LIFO usually produces a lower gross profit than FIFO only because the costs of the goods purchased or produced have been increasing over the past decades. Since LIFO assigns the latest costs of the goods purchased or produced to the cost of goods sold, the rising costs mean a higher amount of cost of goods sold on the income statement. That in turn means a lower gross profit than assigning the first or oldest costs to the cost of goods sold under FIFO.

If costs were to steadily decrease over several years, LIFO would result in a higher gross profit than FIFO. The reason is that LIFO would be assigning the latest costs (which will be lower costs than the first or oldest costs) to the cost of goods sold on the income statement. That in turn means a higher gross profit than under the FIFO cost flow assumption.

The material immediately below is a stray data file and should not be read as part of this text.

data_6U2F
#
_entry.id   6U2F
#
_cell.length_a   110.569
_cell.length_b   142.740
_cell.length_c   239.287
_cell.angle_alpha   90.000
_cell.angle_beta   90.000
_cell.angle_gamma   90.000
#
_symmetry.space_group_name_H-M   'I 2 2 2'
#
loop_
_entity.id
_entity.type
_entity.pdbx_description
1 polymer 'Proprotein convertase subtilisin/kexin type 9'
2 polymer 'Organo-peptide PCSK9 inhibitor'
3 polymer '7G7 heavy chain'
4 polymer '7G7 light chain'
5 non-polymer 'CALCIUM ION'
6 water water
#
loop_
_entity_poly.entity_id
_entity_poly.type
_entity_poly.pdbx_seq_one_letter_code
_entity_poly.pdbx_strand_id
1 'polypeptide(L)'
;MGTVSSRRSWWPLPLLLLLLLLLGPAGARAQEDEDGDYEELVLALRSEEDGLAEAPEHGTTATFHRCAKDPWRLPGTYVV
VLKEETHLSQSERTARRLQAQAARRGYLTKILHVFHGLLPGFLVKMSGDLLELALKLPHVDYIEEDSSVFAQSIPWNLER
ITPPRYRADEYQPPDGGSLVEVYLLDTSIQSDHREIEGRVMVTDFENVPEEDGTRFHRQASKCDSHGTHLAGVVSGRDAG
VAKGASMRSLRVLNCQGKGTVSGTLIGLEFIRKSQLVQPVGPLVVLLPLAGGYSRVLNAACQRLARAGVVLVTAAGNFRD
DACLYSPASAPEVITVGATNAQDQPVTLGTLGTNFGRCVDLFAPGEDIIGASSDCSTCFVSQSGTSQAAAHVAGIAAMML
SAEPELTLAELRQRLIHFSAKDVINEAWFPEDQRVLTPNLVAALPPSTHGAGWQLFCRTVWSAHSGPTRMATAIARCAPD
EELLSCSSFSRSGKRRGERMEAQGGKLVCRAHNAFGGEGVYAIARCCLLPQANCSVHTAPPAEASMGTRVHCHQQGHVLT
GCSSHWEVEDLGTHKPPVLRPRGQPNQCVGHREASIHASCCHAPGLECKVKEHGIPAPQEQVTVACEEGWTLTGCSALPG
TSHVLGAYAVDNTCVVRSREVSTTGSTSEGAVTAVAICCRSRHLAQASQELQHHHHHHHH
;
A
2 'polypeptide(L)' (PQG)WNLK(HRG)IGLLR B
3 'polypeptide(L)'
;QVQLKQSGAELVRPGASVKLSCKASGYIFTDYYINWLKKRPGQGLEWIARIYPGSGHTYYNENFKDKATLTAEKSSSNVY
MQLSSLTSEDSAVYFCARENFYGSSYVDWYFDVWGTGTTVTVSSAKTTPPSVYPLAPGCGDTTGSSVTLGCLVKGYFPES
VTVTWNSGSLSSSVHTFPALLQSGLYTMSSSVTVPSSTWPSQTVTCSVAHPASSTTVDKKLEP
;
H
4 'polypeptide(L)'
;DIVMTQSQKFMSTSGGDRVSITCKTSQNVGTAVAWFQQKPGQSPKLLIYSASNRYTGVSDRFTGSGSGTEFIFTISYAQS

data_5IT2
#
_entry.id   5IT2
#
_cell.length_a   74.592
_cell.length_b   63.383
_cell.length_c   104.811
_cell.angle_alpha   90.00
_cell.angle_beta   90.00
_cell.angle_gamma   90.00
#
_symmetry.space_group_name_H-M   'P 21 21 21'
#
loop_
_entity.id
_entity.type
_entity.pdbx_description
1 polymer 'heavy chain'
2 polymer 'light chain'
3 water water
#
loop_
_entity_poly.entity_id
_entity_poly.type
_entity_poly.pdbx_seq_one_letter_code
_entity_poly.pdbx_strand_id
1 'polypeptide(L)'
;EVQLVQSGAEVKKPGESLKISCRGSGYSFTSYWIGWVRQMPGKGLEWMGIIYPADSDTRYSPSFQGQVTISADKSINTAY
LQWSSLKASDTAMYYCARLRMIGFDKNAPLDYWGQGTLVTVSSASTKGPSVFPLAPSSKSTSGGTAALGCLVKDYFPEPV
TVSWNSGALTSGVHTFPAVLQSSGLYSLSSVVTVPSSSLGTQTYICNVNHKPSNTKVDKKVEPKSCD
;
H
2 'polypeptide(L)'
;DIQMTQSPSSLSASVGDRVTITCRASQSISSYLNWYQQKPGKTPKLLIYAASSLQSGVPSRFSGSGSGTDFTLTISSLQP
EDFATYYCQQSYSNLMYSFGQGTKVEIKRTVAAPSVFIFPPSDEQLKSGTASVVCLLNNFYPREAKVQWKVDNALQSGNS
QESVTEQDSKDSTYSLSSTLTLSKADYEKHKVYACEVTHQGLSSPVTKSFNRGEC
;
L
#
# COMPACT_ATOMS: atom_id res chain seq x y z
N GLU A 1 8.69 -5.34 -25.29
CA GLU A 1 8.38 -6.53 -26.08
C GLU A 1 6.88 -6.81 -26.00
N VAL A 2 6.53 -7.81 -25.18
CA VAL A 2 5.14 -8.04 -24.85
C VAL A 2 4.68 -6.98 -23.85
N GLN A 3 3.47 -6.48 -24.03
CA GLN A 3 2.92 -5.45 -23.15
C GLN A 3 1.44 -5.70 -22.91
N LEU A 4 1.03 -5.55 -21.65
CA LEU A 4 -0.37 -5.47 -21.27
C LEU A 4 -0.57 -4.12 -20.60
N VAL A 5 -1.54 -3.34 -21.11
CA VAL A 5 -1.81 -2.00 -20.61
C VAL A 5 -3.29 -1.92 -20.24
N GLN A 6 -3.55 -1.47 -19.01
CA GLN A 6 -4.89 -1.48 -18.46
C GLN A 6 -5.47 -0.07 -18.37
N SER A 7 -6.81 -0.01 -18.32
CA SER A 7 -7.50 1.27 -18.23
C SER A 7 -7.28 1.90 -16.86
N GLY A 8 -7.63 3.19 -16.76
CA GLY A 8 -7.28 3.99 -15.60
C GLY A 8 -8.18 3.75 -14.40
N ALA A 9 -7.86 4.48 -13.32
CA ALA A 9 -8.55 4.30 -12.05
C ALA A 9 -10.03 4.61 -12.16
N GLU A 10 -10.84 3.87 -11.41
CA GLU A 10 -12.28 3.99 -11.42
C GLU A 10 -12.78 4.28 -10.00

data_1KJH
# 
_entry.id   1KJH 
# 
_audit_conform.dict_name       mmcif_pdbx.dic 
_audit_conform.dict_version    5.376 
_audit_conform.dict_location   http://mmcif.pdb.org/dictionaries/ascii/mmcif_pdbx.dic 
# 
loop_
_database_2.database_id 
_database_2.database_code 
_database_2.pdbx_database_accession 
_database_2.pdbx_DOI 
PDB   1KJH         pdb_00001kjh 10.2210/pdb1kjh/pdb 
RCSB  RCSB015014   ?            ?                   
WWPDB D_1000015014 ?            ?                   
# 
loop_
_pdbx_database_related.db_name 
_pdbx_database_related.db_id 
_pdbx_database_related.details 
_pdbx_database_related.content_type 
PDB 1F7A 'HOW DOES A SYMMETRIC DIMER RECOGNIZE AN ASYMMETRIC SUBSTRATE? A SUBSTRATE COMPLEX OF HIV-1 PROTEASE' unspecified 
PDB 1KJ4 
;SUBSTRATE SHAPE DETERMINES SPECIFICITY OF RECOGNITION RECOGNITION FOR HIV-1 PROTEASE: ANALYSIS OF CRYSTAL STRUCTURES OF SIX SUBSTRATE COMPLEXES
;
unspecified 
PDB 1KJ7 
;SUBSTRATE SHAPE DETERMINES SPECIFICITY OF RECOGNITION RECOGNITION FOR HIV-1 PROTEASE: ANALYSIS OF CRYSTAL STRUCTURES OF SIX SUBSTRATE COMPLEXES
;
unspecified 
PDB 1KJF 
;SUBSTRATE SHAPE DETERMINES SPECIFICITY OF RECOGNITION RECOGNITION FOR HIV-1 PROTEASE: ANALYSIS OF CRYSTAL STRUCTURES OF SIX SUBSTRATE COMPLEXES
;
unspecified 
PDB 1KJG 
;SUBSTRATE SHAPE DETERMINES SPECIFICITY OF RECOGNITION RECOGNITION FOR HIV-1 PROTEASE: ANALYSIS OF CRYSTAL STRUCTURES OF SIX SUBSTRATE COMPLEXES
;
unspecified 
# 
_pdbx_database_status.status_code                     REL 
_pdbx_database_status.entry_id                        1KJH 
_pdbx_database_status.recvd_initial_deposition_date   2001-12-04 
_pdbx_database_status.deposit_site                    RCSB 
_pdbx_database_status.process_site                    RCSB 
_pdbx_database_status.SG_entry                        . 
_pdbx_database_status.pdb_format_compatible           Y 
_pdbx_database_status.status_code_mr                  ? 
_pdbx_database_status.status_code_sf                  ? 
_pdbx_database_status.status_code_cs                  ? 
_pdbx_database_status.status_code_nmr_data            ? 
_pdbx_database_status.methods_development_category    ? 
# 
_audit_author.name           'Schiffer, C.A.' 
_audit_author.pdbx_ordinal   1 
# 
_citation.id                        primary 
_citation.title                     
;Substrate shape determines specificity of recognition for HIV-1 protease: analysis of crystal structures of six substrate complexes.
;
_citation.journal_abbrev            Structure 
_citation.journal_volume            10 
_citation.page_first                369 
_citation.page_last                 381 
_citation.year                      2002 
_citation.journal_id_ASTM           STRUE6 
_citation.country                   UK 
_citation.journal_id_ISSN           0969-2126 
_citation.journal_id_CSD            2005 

Learn Accounting: Gain unlimited access to our seminar videos, flashcards, visual tutorials, exams, business forms, and more when you upgrade to PRO.